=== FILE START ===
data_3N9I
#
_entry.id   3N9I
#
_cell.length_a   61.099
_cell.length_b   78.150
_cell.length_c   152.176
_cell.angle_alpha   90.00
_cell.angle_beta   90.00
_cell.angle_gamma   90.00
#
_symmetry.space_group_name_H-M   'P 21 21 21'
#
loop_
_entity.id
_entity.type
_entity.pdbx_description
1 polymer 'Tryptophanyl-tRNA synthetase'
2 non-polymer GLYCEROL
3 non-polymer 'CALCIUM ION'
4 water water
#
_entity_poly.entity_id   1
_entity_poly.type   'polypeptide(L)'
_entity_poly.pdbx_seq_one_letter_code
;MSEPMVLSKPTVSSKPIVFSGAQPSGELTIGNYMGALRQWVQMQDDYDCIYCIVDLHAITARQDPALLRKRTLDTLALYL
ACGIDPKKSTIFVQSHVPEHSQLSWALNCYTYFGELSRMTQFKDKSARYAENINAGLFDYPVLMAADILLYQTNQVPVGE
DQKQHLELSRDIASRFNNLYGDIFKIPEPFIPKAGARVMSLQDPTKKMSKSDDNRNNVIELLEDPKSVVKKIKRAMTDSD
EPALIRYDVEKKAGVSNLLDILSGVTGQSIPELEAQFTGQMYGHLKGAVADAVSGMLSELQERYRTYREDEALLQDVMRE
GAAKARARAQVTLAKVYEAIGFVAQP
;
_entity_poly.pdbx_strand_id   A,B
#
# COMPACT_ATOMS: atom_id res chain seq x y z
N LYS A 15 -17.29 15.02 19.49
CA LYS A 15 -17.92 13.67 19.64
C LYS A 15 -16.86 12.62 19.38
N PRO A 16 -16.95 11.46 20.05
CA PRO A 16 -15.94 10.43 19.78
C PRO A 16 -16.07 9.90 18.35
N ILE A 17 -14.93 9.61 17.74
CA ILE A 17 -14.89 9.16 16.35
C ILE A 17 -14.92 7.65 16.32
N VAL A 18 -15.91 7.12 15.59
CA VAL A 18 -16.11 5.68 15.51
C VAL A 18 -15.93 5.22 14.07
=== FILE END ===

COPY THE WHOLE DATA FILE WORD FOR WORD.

data_3N9I
#
_entry.id   3N9I
#
_cell.length_a   61.099
_cell.length_b   78.150
_cell.length_c   152.176
_cell.angle_alpha   90.00
_cell.angle_beta   90.00
_cell.angle_gamma   90.00
#
_symmetry.space_group_name_H-M   'P 21 21 21'
#
loop_
_entity.id
_entity.type
_entity.pdbx_description
1 polymer 'Tryptophanyl-tRNA synthetase'
2 non-polymer GLYCEROL
3 non-polymer 'CALCIUM ION'
4 water water
#
_entity_poly.entity_id   1
_entity_poly.type   'polypeptide(L)'
_entity_poly.pdbx_seq_one_letter_code
;MSEPMVLSKPTVSSKPIVFSGAQPSGELTIGNYMGALRQWVQMQDDYDCIYCIVDLHAITARQDPALLRKRTLDTLALYL
ACGIDPKKSTIFVQSHVPEHSQLSWALNCYTYFGELSRMTQFKDKSARYAENINAGLFDYPVLMAADILLYQTNQVPVGE
DQKQHLELSRDIASRFNNLYGDIFKIPEPFIPKAGARVMSLQDPTKKMSKSDDNRNNVIELLEDPKSVVKKIKRAMTDSD
EPALIRYDVEKKAGVSNLLDILSGVTGQSIPELEAQFTGQMYGHLKGAVADAVSGMLSELQERYRTYREDEALLQDVMRE
GAAKARARAQVTLAKVYEAIGFVAQP
;
_entity_poly.pdbx_strand_id   A,B
#
# COMPACT_ATOMS: atom_id res chain seq x y z
N LYS A 15 -17.29 15.02 19.49
CA LYS A 15 -17.92 13.67 19.64
C LYS A 15 -16.86 12.62 19.38
N PRO A 16 -16.95 11.46 20.05
CA PRO A 16 -15.94 10.43 19.78
C PRO A 16 -16.07 9.90 18.35
N ILE A 17 -14.93 9.61 17.74
CA ILE A 17 -14.89 9.16 16.35
C ILE A 17 -14.92 7.65 16.32
N VAL A 18 -15.91 7.12 15.59
CA VAL A 18 -16.11 5.68 15.51
C VAL A 18 -15.93 5.22 14.07